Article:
Details of Question 1: Expanding Massachusetts’ Right to Repair Law

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Let's say you take your vehicle to a local auto mechanic and they can't fix your vehicle because they don't have access to mechanical data related to vehicle maintenance and repair. So you then have to take your vehicle to a dealership and, let's be honest, pay a lot more money because that's how dealerships roll.

That's what Question 1 is about. You should have access to all the diagnostic information to your vehicle, and also be able to have that info provided to whomever you want to have the info.

The Massachusetts Right to Repair coalition is leading the charge to say YES to Question 1. A YES vote on the ballot is explained as the following:

A YES VOTE would provide motor vehicle owners and independent repair facilities with expanded access to wirelessly transmitted mechanical data related to their vehicles’ maintenance and repair.

The Massachusetts Right to Repair Coalition are comprised of 4,000 independent auto repair shops, local auto part stores, consumers and drivers who want consumers to have access to all of the repair and diagnostic information of their vehicles. Back in 2012, the Massachusetts Right to Repair coalition helped the Massachusetts Right to Repair law on the ballot and in the state legislature. That law gave independent auto repair spots the ability to be able to plug into a vehicle and help diagnose problems and it basically gave more choices of where to get their cars fixed.

Top donors for the coalition include hundreds of independent businesses as well as New York Stock Exchange listed companies Advance Auto Parts, which has more than 4,000 stores worldwide, and AutoZone, which has more than 6,000 stores across the globe.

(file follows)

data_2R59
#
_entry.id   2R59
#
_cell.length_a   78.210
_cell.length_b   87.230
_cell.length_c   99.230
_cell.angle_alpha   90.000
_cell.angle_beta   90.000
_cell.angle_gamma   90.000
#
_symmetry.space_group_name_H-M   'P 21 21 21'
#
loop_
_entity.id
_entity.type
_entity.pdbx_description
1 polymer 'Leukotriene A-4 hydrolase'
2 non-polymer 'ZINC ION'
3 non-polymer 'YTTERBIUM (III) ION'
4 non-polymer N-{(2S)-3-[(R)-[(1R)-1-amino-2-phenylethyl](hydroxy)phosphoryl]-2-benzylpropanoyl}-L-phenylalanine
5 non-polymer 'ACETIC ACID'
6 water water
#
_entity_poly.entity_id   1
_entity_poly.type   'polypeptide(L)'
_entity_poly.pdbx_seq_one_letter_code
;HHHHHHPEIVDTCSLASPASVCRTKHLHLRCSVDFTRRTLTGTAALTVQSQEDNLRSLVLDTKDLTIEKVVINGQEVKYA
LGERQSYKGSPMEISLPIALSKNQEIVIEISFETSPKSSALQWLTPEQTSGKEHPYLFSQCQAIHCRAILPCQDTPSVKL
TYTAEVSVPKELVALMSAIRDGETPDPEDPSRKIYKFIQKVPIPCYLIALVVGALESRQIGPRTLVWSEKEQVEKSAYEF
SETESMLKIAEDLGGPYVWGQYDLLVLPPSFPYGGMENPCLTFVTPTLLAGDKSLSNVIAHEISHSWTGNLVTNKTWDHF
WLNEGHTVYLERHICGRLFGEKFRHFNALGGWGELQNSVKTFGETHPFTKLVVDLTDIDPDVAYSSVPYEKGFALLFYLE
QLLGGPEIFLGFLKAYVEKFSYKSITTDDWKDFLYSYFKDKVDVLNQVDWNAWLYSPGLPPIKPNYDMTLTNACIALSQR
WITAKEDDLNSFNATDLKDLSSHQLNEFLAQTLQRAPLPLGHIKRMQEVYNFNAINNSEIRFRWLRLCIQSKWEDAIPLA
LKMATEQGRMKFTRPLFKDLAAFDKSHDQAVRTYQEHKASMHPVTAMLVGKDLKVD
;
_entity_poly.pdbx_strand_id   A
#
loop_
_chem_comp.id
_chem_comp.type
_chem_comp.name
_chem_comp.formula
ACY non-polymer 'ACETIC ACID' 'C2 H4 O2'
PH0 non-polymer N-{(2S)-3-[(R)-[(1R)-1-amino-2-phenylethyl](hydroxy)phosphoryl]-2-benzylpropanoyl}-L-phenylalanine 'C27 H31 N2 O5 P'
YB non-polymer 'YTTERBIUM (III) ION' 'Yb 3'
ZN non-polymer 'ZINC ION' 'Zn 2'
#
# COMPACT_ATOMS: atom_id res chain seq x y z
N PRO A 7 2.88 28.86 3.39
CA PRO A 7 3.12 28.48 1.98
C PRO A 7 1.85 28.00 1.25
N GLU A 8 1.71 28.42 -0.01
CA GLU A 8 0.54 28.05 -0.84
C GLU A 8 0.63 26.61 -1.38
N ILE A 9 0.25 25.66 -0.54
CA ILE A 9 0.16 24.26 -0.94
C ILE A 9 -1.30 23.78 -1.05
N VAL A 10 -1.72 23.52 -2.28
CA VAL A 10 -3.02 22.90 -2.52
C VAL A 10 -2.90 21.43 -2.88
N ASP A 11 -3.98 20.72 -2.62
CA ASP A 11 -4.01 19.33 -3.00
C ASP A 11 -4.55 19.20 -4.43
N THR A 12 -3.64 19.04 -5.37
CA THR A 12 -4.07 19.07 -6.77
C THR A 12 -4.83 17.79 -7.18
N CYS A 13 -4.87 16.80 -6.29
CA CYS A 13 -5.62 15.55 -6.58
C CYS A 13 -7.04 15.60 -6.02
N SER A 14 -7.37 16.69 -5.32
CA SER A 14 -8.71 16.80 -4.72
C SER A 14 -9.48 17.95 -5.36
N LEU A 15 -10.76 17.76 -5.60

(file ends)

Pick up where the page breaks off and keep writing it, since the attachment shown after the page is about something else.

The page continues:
If the ballot question passes, starting in 2022 auto manufacturers would be required to equip vehicles with an open-access platform for the diagnostic data. Vehicle owners could retrieve the diagnostics through an app that would need to be developed, and they could allow any repair shop they want to help in the repairs.

The ballot question explains a NO vote as the following:

A NO VOTE would make no change in the law governing access to vehicles’ wirelessly transmitted mechanical data.

Massachusetts residents have been bombarded with ads to vote no on Question 2. WCVB reported on who's funding the ads to vote no: General Motors - $5.4M; Toyota - $4.5M; Ford - $4.4M; Honda - $2.8M; and Nissan - $2.4M.

The ads try to scare voters into thinking that if local mechanics and owners of their own vehicles have access to diagnostics that it will lead to stolen identity, people being able to pinpoint where you are located, stolen personal information, and even stalking.

The Boston Globe tackled both sides of the ballot question and from talking to analysts, both sides are using fear mongering to support their cause -- but that's par for the course when it comes to politics. An interesting facet of the ballot question is that, if passed, a new safer cyber-secure platform would need to be created by the automakers and via a mobile app.